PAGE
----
Auguste Perret’s Palais d’Iéna is a Mecca for all lovers of concrete, and one of the rarest architectural gems of Paris. With the Iéna, Perret, a contemporary of Mies van der Rohe, took a hard and brittle material better known for its intransigence and moulded and curved it to embody the lyricism and grace of a classical Greek temple. The Iéna was built between 1936-46, while Perret’s Modernist peers were still in thrall to the hard-edged minimalism of Bauhaus, which considered ornamentation a sin.
Originally a museum of public works and now the informal “third chamber” of government, after the Senate and the National Assembly, as well as the home of the Conseil économique, social et environnemental, the Palais d’Iéna is not open to the public, but it hosted Miu Miu’s latest Paris adventures – the most turbo-charged and dramatic collection of the season.
Miu Miu’s autumn/winter collection features voluminous shapes that aren’t so much worn on as hovering around the bodies of the models, with a Blade Runner-inspired vampishness curtailed demurely below the knees, hemlines like a cyber-love-bomb wrapped in a tea cosy. Miuccia Prada told Tank, “The collection had to be about elegance and sobriety and it had to fit that place. Importance and femininity came out as a result.”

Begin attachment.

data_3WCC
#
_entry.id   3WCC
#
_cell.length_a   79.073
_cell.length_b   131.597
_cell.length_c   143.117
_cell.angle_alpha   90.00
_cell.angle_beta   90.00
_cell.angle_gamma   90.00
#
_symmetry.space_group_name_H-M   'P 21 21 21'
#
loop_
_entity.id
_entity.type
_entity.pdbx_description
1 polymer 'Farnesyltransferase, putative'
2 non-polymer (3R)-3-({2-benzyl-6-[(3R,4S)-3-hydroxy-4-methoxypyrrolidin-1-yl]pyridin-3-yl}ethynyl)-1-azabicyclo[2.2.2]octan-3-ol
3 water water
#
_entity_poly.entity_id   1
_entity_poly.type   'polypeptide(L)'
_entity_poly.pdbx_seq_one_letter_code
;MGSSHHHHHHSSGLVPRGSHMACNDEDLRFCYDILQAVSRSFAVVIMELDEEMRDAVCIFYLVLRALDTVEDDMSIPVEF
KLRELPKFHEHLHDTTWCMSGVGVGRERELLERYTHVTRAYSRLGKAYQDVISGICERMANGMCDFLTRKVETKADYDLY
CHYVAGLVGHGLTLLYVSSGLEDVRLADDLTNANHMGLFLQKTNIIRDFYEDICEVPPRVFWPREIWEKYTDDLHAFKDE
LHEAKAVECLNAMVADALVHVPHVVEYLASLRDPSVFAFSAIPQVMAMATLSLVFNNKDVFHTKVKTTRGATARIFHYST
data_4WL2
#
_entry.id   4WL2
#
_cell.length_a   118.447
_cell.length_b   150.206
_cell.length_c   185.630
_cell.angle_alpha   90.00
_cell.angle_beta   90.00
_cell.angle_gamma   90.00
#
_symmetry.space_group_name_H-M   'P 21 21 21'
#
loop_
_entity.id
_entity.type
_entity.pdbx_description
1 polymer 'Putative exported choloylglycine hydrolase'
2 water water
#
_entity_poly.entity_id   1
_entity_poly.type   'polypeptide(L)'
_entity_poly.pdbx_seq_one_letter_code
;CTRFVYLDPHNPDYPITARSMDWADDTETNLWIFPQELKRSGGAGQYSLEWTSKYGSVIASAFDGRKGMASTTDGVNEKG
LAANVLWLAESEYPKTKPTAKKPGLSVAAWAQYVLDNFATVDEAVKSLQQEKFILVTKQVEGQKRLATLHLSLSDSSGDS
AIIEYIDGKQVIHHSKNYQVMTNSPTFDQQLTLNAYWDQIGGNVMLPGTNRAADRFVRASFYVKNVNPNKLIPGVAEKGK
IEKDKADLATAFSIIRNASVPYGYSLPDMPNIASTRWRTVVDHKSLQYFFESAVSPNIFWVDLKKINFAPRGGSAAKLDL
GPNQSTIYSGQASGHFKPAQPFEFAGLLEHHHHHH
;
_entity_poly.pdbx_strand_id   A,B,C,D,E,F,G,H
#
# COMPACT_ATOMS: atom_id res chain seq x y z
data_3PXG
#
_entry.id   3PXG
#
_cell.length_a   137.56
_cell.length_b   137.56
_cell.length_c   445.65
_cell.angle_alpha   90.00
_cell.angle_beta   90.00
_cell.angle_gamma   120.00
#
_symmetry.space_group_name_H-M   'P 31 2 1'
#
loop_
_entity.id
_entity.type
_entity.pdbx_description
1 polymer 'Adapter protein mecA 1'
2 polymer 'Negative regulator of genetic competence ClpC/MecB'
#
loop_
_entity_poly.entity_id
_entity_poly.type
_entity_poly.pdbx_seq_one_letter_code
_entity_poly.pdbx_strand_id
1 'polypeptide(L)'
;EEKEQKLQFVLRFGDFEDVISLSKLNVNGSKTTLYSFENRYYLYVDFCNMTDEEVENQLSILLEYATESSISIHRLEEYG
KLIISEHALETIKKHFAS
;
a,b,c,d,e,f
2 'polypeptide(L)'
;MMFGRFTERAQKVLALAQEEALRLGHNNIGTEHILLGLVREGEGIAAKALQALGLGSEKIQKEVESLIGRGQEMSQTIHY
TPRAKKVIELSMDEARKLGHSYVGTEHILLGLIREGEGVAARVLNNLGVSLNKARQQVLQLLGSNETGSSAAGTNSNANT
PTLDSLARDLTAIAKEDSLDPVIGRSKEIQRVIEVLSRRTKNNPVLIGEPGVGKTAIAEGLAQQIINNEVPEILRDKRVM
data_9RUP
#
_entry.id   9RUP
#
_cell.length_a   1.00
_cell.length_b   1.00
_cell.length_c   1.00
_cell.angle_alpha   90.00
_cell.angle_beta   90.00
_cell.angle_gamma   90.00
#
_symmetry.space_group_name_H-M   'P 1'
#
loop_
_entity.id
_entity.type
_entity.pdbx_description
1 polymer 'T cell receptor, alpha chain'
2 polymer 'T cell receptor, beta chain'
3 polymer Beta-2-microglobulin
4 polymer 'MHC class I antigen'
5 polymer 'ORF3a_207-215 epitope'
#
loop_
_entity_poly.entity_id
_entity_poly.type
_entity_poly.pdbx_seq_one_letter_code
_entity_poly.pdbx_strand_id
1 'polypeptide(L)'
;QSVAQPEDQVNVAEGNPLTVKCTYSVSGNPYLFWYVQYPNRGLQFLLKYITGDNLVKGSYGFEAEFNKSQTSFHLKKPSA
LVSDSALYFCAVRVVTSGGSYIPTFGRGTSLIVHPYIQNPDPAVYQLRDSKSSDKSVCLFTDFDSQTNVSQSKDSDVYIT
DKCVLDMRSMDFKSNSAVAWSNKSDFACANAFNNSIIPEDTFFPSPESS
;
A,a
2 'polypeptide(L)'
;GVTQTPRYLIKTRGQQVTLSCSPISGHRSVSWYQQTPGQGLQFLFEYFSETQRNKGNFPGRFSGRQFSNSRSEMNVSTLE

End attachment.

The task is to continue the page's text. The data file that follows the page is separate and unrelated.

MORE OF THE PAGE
The fashionista’s favourite brand, Miu Miu is sometimes mistakenly regarded as a younger sister to Prada. After all, the industry formula for superbrands like Prada is to create a diffusion line, which means a lower price point, a much wider audience and an easy way of making more money. Miuccia doesn’t do formula. “I hate formulas,” she said to Tank. “If you abandon yourself to them you are dead.”
Instead, she has allowed Miu Miu to flower with its own unique identity. It is shown in Paris, in (until now, at least) impossibly small venues, rather than in Prada’s home city of Milan. She invests in Miu Miu flagships in prime spots around the world, the most recent of which unwrapped itself on London’s Bond Street late last year, and mines a rich creative seam that is entirely different from the designs and ideas at work with Prada. In fact, one thing the fashion pack has had to learn after leaving one of Prada’s often paradigm-shifting shows in Milan is that the Miu Miu show in Paris will be nothing like it.
But what is the distinguishing feature of Miu Miu, according to the most cerebral and uncompromising of designers? “Miu Miu is more pure fashion, with less thinking,” Miuccia explains. But anyone who expects unchallenging everyday-wear will be disappointed. After all, this is Miuccia Prada speaking, and “less thinking” is relative. Romantic, yes; colourful, yes; sexy, yes; über-trendy, of course. Easy, never. Miu Miu is a thing of the heart rather than the head. It is Auguste Perret’s Grecian ornate to Prada’s Bauhaus. If you have ever had to choose between the head and the heart, as mere mortals often must, Miuccia Prada’s suggestion is, naturally, choose both. §
All clothes and shoes by Miu Miu
Hair: Maarit Niemela at D+V Management using Kérastase / Make-up: Mickael Noselet at Calliste Paris / Nails: Teresa Smith using Gelish / Photography assistants: Steph Hartop, Ben Morgan / Styling assistant: Chloe Grace Press / Set design: Becki Rainford assisted by Joe Berglund / Model: Cato van Ee at IMG Models